The scale and implications of the problems remain unclear. Claims and counter claims are being made. In a small country, rigging the vote by over a million is a lot, especially consistently across presidential, parliamentary and council elections. The turnout was high at around 3,5 million, making it even more challenging. Maybe Zanu PF did win, as many had expected, but perhaps not by as big a margin as declared.
However, suspicions of foul play are running high. Zanu PF is a sophisticated and ruthless operation.
Such suspicions are increased by bizarre rumours about dodgy security companies, Israeli pens in the voting booths where the ink disappears, special ballot papers with watermarks with crosses against Zanu PF already inserted, and a specially imported Chinese solution for removing the pink ink from voters’ fingers. No one really knows what happened; and we probably never will.
The final tallies are being published, but the scale of the Zanu PF win is clear. What is certain is that the disputes over the results will run and run, with legal challenges to follow. If the confusion and uncertainty persists, the tentative recovery that had been nurtured since 2009 may be quickly wiped out if a new government does not move quickly to assure investors, donors and others.
What to make of it all?
The rehabilitation of the image of Zanu PF and Mugabe has been striking. For example, on a flight from Addis Ababa to London, a colleague of mine was handed a copy of the New African magazine, with a special glossy insert feature on Zimbabwe.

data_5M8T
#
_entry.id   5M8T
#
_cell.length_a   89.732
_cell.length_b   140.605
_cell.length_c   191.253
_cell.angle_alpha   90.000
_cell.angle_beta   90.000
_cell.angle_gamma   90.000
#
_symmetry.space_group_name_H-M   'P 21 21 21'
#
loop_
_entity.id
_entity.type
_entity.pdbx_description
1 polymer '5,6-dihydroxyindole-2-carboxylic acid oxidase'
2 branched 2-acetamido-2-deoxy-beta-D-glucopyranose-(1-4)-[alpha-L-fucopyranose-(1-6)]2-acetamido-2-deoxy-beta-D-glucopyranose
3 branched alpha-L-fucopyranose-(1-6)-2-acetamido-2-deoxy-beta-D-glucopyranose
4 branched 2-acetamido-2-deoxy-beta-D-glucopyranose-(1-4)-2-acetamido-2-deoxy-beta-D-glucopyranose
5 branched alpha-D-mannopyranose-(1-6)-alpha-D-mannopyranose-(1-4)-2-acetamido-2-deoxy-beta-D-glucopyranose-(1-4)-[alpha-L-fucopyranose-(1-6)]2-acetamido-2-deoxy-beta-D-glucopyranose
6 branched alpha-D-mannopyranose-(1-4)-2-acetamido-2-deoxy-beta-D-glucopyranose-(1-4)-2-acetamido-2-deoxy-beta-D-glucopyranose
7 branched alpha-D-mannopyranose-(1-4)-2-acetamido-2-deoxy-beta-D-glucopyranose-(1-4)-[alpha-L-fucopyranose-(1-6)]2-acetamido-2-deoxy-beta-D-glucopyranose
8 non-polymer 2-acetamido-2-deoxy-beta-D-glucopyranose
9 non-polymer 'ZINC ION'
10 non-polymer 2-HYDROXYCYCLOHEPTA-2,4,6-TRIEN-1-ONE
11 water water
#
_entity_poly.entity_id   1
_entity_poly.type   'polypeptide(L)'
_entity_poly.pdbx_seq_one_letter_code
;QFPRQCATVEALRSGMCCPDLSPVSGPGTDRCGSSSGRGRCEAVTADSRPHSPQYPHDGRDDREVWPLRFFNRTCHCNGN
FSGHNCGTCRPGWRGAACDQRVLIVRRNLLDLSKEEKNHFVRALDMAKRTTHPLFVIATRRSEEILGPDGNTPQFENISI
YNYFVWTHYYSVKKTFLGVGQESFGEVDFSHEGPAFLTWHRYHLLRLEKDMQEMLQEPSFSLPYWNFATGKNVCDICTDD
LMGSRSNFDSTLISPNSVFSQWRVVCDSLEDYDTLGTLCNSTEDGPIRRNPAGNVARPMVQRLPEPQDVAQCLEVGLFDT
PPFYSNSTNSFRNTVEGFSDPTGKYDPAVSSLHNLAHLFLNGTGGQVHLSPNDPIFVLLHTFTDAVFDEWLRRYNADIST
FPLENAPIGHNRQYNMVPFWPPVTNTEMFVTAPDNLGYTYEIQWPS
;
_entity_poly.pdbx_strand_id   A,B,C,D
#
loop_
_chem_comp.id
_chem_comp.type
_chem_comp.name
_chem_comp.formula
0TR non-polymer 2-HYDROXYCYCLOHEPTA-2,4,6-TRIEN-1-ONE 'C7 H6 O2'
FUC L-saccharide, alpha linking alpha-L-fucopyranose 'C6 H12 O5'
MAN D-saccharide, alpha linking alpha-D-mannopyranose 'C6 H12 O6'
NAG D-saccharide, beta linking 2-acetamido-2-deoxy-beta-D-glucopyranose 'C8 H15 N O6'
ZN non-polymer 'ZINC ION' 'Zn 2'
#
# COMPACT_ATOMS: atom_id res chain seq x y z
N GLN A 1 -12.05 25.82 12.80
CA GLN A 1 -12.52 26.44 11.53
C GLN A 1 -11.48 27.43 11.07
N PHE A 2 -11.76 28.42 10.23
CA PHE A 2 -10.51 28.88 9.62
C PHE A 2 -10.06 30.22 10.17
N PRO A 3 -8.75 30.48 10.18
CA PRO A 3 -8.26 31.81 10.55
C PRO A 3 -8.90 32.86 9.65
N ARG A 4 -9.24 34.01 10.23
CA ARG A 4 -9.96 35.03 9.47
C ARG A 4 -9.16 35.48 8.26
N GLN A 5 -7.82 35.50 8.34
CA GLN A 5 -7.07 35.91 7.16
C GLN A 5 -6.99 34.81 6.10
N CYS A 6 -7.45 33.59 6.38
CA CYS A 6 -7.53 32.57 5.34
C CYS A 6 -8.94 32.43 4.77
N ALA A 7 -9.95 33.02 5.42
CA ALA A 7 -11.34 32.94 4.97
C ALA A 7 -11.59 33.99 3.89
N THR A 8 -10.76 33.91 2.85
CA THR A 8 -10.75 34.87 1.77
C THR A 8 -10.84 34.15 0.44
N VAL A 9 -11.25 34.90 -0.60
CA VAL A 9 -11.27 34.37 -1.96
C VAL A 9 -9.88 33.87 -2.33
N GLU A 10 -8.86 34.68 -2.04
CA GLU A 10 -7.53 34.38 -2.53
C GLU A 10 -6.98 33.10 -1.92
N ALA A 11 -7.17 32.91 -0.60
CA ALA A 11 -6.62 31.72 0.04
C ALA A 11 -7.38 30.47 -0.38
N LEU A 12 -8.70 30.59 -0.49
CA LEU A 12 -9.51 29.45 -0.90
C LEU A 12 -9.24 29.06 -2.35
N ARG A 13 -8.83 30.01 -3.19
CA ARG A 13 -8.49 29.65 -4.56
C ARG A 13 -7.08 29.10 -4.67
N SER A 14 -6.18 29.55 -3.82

It had articles from all the leading presidential candidates, but in the small print you could see that it was produced by the Information ministry. The message was clear: Zimbabwe is back on track, and Mugabe is in charge.
The MDC parties, meanwhile, were floundering. While having some successes in government — notably on the economy (under Biti) and in education (under Coltart) — in many people’s eyes they had been tainted by power, lacking ideas and vision, and reverting to the corrupt practices that they had criticised in opposition.
The election manifestos of the main parties (Zanu PF, MDC-T, MDC and Zapu) were predictable enough, but none really fired people’s interest.
The issue of land was of course ever-present in the electioneering discourse, deployed in particular by Zanu PF to bolster its nationalist and rural credentials. The MDC groupings, even after over a decade, sadly still failed to offer a convincing alternative narrative on land and rural development.
Of course, the elections were not being fought on such policy issues. Those opposed to Zanu PF, however, failed to broker a coalition of opposition, and the vote was often divided, particularly in Matabeleland, but also in some urban centres, including Masvingo.